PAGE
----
January 18, 2010

Your Ceremony Music

Music is the most universal expression of joy. From the moment your guests arrive at your wedding site, your choice of music will set the mood and expression for your special day.

Choose music that will compliment the atmosphere that you wish to achieve such as religious, classically elegant, contemporary or perhaps a mixture of styles. Many brides prefer a traditional classical wedding ceremony while others will select music that will enhance a special theme that they have chosen for their wedding such as Baroque, New Age, Classical, Jazz or Scottish, Irish or Celtic.

Wedding Songs Instrumental

If you are being married in a church it is always wise to check out the music policies with the music staff to avoid disappointment. Protestant churches usually allow a mixture of popular and religious music. Some Catholic clergy may ask that you avoid popular music in favor of religious selections and hymns sung at regular masses. For Jewish weddings, secular music, including the usual wedding marches, is permitted at many Reform and Conservative weddings, but Orthodox rabbis may prefer you use only traditional music.

If your church has no restrictions regarding the type of music you can choose for your wedding, good taste should always prevail. Many songs which are "hits" at the moment, do not last in popularity beyond a few months. It would be best for those selections to be played or sung at your reception. Ask yourself: Will the music I choose from my wedding today be the memory I want in the years to come?

There are generally five categories of music at wedding ceremonies:

The pre-wedding or "Prelude" music sets the theme for the actual ceremony. This usually begins approximately thirty minutes before the ceremony is scheduled to begin while guests are being seated. The music selections are often light and lively, and played in a low volume allowing guests to converse.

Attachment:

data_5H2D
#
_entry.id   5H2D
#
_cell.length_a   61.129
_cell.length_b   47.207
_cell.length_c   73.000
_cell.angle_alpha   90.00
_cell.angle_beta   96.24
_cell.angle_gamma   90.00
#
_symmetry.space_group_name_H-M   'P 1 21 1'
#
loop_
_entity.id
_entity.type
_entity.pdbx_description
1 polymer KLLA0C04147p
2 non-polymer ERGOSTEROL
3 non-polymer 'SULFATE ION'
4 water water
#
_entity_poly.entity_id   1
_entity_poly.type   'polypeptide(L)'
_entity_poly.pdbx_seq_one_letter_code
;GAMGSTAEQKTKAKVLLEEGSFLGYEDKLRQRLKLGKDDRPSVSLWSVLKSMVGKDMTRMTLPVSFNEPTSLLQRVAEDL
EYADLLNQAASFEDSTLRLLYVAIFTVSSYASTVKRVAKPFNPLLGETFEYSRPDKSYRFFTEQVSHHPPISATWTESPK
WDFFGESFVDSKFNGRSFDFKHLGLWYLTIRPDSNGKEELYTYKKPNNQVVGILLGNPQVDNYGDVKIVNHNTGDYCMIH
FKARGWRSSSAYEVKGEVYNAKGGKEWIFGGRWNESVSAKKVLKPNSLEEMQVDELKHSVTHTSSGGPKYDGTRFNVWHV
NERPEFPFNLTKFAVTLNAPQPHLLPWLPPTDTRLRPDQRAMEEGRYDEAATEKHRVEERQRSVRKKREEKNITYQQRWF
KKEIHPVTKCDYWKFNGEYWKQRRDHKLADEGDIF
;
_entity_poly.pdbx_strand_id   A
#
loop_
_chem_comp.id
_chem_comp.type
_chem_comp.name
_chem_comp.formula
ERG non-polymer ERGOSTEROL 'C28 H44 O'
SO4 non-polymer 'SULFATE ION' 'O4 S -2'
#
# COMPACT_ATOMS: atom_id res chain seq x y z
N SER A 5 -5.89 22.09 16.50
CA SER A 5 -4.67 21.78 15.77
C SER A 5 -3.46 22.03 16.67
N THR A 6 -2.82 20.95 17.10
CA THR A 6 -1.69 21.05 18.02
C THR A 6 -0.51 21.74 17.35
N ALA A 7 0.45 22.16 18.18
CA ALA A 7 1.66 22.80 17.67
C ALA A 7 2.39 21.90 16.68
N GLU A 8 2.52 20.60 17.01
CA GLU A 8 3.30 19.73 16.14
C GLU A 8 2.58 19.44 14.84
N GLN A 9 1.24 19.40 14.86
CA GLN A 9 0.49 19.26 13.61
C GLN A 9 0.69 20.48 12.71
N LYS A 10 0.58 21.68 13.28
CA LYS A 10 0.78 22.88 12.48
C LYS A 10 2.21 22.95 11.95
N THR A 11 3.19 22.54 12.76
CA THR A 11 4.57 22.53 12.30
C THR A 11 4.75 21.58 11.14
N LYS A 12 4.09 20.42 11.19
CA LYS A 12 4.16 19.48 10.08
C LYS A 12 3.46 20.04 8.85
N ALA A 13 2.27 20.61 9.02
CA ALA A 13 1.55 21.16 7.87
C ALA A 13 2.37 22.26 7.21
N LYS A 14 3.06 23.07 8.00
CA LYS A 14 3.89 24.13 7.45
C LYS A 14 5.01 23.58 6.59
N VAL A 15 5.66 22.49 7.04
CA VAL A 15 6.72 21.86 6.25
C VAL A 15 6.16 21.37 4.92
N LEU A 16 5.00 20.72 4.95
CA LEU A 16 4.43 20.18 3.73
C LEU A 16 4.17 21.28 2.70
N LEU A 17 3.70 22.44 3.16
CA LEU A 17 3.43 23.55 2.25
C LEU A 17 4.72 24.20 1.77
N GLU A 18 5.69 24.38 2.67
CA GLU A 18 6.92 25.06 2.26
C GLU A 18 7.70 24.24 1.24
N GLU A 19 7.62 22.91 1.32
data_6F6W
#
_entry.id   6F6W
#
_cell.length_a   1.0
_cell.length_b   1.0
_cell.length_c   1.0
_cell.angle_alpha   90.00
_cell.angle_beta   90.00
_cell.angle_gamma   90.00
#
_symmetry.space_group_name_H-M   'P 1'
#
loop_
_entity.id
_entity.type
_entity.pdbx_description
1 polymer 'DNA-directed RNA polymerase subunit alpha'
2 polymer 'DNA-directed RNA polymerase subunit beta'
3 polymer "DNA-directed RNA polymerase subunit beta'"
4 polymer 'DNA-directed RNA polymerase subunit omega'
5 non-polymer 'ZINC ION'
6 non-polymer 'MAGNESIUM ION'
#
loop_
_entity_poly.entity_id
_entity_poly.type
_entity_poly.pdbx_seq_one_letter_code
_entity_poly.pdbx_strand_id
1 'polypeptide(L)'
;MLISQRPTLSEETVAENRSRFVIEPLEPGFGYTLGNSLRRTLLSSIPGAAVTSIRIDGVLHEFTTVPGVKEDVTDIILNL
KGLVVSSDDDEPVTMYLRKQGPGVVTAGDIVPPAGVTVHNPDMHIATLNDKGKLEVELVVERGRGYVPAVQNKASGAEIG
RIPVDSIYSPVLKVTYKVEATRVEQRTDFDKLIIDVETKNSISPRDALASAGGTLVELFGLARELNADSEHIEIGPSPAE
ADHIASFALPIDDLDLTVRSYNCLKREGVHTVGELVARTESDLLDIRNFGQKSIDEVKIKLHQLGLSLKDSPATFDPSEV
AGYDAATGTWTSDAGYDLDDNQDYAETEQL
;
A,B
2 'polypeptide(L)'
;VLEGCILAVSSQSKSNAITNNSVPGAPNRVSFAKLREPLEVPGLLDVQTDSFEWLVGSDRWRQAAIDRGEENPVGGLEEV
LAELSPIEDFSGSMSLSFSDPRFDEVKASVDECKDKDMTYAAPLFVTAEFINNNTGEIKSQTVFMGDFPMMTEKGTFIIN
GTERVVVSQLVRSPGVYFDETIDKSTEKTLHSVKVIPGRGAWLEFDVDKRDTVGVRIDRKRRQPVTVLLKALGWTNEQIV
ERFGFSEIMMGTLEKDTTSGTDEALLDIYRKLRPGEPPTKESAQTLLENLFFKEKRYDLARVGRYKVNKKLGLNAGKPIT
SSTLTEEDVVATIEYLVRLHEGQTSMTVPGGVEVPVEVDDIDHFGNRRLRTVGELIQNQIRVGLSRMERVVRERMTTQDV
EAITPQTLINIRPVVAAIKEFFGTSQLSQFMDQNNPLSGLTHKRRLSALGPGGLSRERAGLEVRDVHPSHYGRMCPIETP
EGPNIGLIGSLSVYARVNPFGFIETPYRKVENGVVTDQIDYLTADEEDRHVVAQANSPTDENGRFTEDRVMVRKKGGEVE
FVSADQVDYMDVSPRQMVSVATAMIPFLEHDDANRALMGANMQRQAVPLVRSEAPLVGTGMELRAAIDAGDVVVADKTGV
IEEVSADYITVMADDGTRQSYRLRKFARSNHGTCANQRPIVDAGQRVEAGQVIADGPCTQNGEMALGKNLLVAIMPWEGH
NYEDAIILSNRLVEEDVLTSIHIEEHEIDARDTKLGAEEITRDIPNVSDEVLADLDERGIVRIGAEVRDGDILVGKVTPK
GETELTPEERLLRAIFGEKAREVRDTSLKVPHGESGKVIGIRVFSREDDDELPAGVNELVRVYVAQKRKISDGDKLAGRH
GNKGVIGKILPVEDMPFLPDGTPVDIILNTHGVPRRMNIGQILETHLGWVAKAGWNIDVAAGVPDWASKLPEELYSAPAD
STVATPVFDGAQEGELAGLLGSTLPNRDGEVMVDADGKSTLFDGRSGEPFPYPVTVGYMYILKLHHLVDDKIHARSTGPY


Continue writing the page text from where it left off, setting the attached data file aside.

Music for the entrance of the Bridesmaids is usually more formal, and presented at a higher volume than the pre-ceremony music. Although marches are popular, other beautiful classical selections such as Vivaldi's "Four Seasons" and Pachabel's "Canon In D" are often selected.

The first notes of the "Processional" music announce the arrival of the Bride and inform the guests to stand! Because of this, processional music should be joyful and triumphant. Wagner's "Here Comes The Bride" is the overwhelming choice of Brides to enter their wedding ceremony area. Brides who are marrying for the second time or more often select a less formal musical selection.

During the ceremony, a soloist may sing or play a musical instrument just before the actual wedding vows begin. This is called the "Interlude" Music. Sometimes a reading by a guest may substitute for music. This activity allows the Bride and Groom time to pause, catch their breath, and more fully enjoy the moment!

The "Recessional" music usually begins immediately after the officiant introduces the new couple to the guests as husband and wife. Like the processional, this music is generally joyful and triumphant. It is often accompanied with the ringing of church bells or chimes. Mendelssohn's "Wedding March" is the music selection chosen by most newlyweds at the conclusion of their wedding ceremony.

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